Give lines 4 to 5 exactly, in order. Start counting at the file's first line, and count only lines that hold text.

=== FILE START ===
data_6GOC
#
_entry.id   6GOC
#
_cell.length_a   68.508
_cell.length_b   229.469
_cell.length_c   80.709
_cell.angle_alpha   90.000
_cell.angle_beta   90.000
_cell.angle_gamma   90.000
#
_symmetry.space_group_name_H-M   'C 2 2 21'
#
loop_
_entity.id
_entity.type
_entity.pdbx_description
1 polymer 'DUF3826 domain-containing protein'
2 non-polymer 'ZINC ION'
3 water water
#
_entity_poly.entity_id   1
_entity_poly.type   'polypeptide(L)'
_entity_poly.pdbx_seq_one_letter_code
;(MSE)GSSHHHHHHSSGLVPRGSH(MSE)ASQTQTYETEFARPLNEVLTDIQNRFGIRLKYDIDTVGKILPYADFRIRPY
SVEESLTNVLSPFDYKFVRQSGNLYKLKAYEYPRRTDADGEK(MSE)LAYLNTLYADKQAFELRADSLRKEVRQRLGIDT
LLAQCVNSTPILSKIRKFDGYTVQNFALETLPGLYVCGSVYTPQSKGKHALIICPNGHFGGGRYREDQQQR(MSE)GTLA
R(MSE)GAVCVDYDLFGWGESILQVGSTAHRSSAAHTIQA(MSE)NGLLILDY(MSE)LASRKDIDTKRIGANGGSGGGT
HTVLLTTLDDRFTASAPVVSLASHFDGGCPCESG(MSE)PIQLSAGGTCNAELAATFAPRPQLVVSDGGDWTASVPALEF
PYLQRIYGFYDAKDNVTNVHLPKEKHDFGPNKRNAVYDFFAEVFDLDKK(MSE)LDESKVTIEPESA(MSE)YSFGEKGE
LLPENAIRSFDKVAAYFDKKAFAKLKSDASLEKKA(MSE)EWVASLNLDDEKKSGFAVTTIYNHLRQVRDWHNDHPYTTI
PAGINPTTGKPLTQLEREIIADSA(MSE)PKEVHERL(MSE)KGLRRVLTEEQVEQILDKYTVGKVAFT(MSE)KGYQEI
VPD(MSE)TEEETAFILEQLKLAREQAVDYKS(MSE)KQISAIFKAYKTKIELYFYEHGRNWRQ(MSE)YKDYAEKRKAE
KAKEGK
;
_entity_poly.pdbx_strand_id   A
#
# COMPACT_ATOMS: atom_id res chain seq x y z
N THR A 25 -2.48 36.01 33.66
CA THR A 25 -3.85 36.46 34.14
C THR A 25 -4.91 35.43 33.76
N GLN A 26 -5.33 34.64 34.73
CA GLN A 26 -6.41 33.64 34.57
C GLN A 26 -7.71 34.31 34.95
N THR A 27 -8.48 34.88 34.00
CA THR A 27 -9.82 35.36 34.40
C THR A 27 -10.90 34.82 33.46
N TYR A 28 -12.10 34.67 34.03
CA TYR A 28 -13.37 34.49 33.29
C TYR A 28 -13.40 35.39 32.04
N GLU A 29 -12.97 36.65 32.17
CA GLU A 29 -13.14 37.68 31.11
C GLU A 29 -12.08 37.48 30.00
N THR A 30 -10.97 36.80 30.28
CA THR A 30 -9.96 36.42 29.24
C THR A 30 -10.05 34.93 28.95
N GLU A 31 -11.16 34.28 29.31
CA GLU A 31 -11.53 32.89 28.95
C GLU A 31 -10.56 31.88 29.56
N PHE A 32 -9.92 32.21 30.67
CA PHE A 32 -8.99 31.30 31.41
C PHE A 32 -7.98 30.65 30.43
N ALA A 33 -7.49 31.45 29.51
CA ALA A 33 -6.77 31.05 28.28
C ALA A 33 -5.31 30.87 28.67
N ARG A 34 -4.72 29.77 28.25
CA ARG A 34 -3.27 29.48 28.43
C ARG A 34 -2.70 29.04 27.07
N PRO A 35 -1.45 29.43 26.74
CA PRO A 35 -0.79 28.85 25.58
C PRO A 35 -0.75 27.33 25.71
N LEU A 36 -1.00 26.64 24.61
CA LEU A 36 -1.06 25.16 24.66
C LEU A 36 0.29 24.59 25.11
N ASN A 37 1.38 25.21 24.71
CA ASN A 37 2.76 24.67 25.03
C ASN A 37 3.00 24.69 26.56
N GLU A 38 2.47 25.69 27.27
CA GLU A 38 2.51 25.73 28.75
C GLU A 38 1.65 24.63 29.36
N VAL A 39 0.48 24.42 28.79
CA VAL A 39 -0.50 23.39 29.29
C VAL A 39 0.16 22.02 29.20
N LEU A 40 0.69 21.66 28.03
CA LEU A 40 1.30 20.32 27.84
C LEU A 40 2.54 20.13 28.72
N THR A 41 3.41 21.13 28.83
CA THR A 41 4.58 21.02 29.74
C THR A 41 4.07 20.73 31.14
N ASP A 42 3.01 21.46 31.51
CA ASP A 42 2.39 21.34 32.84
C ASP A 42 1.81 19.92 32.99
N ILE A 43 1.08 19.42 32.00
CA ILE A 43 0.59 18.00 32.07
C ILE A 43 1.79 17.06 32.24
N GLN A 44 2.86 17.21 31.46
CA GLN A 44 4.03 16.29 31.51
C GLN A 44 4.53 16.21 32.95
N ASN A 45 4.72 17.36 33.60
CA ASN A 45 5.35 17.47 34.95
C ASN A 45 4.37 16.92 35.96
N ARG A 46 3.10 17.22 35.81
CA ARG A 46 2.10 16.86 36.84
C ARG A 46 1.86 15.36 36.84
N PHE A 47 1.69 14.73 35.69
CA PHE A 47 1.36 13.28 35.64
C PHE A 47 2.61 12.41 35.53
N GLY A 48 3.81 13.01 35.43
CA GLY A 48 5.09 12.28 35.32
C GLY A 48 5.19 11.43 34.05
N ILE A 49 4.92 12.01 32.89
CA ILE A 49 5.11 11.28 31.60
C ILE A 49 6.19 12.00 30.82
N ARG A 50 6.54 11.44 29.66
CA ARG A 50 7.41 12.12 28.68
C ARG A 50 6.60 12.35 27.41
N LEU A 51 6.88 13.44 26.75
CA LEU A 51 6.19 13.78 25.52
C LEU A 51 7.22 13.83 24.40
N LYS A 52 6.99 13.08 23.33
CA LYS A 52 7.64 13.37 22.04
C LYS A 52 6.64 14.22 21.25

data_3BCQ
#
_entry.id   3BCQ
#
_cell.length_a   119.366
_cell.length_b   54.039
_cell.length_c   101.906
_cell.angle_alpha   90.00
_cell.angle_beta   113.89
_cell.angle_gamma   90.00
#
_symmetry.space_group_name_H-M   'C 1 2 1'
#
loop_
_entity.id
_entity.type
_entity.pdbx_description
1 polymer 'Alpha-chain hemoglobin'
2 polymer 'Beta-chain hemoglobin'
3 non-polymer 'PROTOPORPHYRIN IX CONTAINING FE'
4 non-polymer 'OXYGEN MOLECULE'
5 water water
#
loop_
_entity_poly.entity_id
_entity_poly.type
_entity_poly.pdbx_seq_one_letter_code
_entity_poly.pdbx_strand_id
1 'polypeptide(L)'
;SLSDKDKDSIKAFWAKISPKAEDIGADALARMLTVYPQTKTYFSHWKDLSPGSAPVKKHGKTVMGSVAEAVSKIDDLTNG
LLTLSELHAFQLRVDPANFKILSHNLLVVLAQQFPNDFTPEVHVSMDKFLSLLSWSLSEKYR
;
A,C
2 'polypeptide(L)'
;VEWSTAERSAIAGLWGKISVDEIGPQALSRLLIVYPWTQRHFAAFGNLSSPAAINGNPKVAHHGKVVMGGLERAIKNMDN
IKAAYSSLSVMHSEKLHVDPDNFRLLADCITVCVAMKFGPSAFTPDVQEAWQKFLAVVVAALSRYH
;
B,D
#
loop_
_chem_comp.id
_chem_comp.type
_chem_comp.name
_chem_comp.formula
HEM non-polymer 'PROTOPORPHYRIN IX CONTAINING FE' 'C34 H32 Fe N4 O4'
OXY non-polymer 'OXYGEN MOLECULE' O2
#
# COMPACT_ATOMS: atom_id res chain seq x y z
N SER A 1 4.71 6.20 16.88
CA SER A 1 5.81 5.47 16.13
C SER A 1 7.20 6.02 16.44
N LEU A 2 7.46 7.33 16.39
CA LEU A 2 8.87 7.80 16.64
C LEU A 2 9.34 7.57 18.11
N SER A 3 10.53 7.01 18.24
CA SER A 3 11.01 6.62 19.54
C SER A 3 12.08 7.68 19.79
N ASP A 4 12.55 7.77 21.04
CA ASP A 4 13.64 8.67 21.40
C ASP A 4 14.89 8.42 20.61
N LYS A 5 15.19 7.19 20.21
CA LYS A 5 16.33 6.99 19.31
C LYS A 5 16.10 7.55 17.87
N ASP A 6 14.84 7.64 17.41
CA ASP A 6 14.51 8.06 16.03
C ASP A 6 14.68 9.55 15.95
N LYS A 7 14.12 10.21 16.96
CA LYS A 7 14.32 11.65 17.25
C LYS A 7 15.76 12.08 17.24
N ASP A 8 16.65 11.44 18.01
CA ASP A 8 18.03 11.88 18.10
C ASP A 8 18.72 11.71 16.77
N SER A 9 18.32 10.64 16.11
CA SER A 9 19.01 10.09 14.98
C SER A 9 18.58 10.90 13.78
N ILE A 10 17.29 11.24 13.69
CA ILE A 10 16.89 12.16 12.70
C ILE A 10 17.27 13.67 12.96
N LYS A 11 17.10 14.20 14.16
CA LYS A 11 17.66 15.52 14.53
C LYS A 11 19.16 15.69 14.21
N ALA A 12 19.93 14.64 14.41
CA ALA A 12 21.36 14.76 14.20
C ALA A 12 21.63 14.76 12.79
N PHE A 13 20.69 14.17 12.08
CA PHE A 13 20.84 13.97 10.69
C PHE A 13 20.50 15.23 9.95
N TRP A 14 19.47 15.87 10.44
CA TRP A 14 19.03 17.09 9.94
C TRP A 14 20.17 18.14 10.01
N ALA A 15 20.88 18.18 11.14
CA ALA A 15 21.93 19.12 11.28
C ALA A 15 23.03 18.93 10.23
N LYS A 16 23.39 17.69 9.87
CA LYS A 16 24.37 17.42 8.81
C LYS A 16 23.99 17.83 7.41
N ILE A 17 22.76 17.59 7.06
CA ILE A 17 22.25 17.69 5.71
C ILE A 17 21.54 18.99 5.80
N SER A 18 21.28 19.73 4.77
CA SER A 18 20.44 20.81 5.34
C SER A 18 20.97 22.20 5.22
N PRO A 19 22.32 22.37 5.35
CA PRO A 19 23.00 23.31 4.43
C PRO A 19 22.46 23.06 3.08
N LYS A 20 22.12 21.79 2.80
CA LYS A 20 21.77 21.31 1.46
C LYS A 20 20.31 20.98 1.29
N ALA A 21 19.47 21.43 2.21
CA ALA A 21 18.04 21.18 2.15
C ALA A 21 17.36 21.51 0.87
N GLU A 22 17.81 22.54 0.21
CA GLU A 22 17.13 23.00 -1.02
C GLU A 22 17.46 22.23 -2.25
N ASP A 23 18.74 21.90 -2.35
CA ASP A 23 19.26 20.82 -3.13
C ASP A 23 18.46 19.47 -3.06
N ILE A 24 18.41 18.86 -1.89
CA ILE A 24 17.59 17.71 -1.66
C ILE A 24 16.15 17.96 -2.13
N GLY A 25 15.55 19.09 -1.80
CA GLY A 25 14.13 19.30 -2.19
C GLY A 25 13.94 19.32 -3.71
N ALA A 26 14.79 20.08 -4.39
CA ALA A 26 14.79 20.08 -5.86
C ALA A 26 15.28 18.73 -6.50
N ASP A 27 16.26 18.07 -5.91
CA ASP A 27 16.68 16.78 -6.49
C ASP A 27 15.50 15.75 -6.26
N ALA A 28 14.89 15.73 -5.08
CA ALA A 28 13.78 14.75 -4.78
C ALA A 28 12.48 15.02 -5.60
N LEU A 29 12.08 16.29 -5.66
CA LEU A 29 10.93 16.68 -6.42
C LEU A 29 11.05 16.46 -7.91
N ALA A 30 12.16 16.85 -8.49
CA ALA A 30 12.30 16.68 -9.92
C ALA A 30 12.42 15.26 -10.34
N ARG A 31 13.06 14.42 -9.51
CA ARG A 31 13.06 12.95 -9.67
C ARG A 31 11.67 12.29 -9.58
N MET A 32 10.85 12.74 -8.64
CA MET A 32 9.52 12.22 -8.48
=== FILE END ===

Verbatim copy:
#
_cell.length_a   68.508